I also notice a tendency among very polished pitches, the kind that win pitching competitions, to do away with an acknowledgement of challenges that a company may face. I think this is can be a big mistake. In the case of LeWeb, for example, I was frustrated with the winning pitch, by a company called JukeDeck, because it completely ignored the enormous technical challenges associated with the product, which generates music automatically for videos and websites. When asked about these challenges, the founder avoided the question, and talked about his experience with music theory, and machine learning, as a competitive advantage. But this is a considerable risk. The founder was refusing to acknowledge a huge challenge, and having spoken afterward to a few people who viewed the presentation, I can say that this did not go unnoticed. You need to acknowledge and address doubts that you expect to be raised. Not ignore them.

I don’t know about all investors or accelerators, but we at StartupYard are not going to fall over dead if you politely argue your case with us. We are interested in the process of discovering what you know, what we know, and how we can work together to make your product a success. That, more often than not, involves a little spirited debate. If the person you’re pitching raises an objection, show that you understand the objection, and appreciate the thinking behind it, then attempt to politely rebut it. If you don’t understand the feedback, ask for clarification. Very often, founders dismiss feedback by saying they don’t understand it, or they respond to feedback in a way that shows they don’t understand. Don’t put yourself in this position- ask for clarification, and demonstrate that you understand the objection. You don’t have to have an answer, but you do have to acknowledge the feedback.

Consider that I may have something of value to teach you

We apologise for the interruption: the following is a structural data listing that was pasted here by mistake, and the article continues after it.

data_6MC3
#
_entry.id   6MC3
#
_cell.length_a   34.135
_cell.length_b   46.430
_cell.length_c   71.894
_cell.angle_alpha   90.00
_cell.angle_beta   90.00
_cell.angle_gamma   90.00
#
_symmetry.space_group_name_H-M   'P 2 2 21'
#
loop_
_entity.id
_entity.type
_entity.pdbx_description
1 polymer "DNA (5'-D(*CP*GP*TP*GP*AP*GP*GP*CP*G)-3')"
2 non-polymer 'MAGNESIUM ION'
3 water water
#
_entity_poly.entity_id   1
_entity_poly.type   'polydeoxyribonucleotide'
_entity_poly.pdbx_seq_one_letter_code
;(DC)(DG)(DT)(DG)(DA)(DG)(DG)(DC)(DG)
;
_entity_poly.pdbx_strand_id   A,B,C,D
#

I’ll give you an example: just recently at LeWeb, the Paris startup conference, I spoke to Alban Margaine, a co-founder from a startup called Braineet. He gave me quite a good pitch for their startup, which is an “idea engine,” of sorts for connecting retail brands with customers who have interesting creative or marketing ideas. I raised a few objections, and he handled the interaction beautifully: he showed that he understood those questions, and countered by showing me some data which supported his argument. He didn’t tell me I was wrong, he simply showed me a reason why my assumptions might be inaccurate. But then he did something that almost no startup co-founder ever does: he asked me about my own experiences, to see why I had drawn the conclusions that I did.

I think that pitching becomes an adversarial, game-like exercise for many of us. We begin to forget that it carries with it an opportunity to learn and profit in ways that we hadn’t expected, but ought to have been ready for. So remember who you’re talking to, and treat them as a resource. They will appreciate your interest, and your thirst for knowledge.


Success is the intersection of luck and perseverance.

LeWeb speakers Peter Pham and Jeff Bonforte touched on this during their talk this week at the conference. Bonforte relayed a story in which he had been working on selling a company for several months. Deals had fallen through, term sheets had been drawn up and abandoned, and the situation oscillated between hopeful and miserable. Then his electric car ran out of energy while it was near the Google headquarters in Mountain View. Google had not been part of the conversation about this company up to this point, though he had known people there. Events transpired, and Google ended up buying the company he had been trying to sell less than 12 hours later.